The Potential Long-Term Effects Of Nova’s Injury

Nova vs TB

Ivan Nova‘s Saturday was already a bad one before the injury was announced.  He was up in the strike zone again, getting knocked around the park, and not giving his team much of a chance to win.  His early exit and subsequent UCL tear diagnosis was a stomach punch to him, a sobering blow to what had been a mostly positive start to the Yankee season, and a possible explanation for his early struggles on the mound.

With Nova now out of the picture for the near future and most likely the remainder of the season, the Yankees will have to find a way to cover for that loss.  They appear to have found a suitable replacement for the short-term in Vidal Nuno, but the baseball season is a long one and it’s barely over 10% old.  More injuries are all but certain and it’s the long-term ramifications of Nova’s injury that are now the concern.  The ripple effect of losing Nova could extend from this past weekend into the final month of the season in a variety of ways, all of which the Yankees will have to consider and be prepared to address moving forward.

Slight Alterations To Joe’s Workload Management Plans

Before anybody calls me crazy for suggesting that those plans go out the window, please take note of the word “slight”.  Obviously keeping close tabs on the workloads of Masahiro Tanaka and Michael Pineda is a key priority for Joe this year and no injury to another pitcher will or should be enough to blow that away.  I also don’t think he’s going to start letting CC and Hirok rack up 110+ pitch outings every time they take the hill to try to compensate for a loss in rotation depth.  But I do think he might think differently about leaving them out there for a batter or 2 longer in situations where it can help the Yanks win.  If Tanaka or Pineda are at 90-95 pitches and there are 2 outs, Joe might give them 1 more batter to let them finish the inning before going to the ‘pen.  If they finish an inning at that pitch count, he might let go back out to start the next inning and try to steal an out or 2.

The goal is still to make the postseason and win a championship here and every game counts towards that goal.  The loss of Nova makes the rotation as a whole weaker and that means more pressure and responsibility on the remaining 4 starters.  If Joe feels like his starters give him a better chance to win late in a close game, we might see him stick with them a little longer and save his bullpen for the 5th starter.

More Bullpen Jockeying

As far as that bullpen goes, I think it’s a foregone conclusion that more changes are going to come as a result of Nova going down.  While we can intelligently guess that Nuno is going to slide into Nova’s rotation spot, nobody from the front office or coaching staff has come out and said that yet.  Even if he does get the nod, Nuno is going to have a much shorter leash than anybody else in the rotation and there’s no way of knowing how long he’ll hold down the job.  It could be him for a while, it could eventually be David Phelps who steps in again, or it could be a tandem combination of both of them like Mike suggested yesterday.  If that happens, the middle relief group becomes more important.  Betances will have to step up and be more consistent to cover for Phelps when he’s not available.  If he can’t, Joe will have to find somebody who can.  Even if Joe doesn’t go the tandem starter route again, some things in the ‘pen are going to change because he’s going to want to have more relief support ready and available any time his 5th starter is on the mound.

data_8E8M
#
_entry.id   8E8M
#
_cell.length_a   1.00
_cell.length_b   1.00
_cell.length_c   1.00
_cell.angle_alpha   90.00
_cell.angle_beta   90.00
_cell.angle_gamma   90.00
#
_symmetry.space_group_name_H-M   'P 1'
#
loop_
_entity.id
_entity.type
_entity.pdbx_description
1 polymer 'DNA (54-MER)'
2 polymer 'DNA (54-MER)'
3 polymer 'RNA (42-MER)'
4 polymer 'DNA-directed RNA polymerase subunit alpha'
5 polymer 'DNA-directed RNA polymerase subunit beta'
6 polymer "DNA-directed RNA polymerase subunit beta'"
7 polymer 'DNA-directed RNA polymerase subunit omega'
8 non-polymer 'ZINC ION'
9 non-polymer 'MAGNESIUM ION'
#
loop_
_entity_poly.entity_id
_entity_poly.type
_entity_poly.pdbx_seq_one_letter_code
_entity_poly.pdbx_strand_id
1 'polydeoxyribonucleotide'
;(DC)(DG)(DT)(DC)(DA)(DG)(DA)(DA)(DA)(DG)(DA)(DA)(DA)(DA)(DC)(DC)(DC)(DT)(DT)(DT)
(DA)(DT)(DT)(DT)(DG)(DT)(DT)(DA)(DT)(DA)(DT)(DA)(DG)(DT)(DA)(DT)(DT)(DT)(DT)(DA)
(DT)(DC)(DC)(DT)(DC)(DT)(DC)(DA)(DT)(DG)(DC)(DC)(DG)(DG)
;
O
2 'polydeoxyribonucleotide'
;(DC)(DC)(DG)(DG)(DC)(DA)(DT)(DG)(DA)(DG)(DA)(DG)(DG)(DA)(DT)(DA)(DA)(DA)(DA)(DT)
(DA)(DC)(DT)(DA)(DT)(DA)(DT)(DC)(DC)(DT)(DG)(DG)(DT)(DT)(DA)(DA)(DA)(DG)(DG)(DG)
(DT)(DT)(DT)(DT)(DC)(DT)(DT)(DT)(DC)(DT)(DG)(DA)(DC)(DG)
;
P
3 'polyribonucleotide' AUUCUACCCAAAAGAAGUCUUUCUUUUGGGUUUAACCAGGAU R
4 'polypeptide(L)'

A Look To The Trade Market

Nuno was very good in his spot start on Sunday.  He definitely bought himself some more time to prove he can handle the job.  But if you took a straw poll of the Yankee shot callers right now, I bet the majority of them would say they aren’t comfortable with the idea of Nuno making 30 starts in place of Nova.  With Phelps in a relief role and Adam Warren now settling into an even shorter relief role, the organizational depth behind Nova has grown a bit thin and that means the Yanks may have to look outside for help.  It’s a little early to start speculating about who will or won’t be available.  For all we know, the pitchers the Yankees would be most likely to target could all get hurt themselves in the weeks or months to come.  What we can be sure of is that teams are going to fall out of the postseason races this summer and when they do, some of them are going to be sellers.  As long as the Yanks aren’t way out of the AL race, they’ll be open to all trade possibilities that provide an upgrade over Nuno.

Despite how poorly he was pitching, the loss of Nova is a big blow to the Yankees.  The greatest strength of their rotation this season was the fact that they had 5 guys capable of coming out and shutting any team down on any given day.  That’s gone now, and the soft underbelly of their internal rotation depth is starting to be exposed.  Nuno is going to get his shot to stick in Nova’s spot and he should.  The guy has only given up 4 runs in 4 career starts.  But the loss of Nova will be felt across the entire pitching staff and it will have to be a group effort from the players to the manager to possibly the front office to make up for it.

(Photo courtesy of Getty Images)

Born in Dover, Delaware and raised in Danbury, Connecticut, Brad now resides in Wisconsin, where he regularly goes out of his way to remind Brewers fans that their team will never be as good as the Yankees. When he’s not writing for IIATMS and An A-Blog for A-Rod, he likes to spend his time incorporating “Seinfeld” quotes into everyday conversation, critiquing WWE storylines, and drinking enough beer to be good at darts.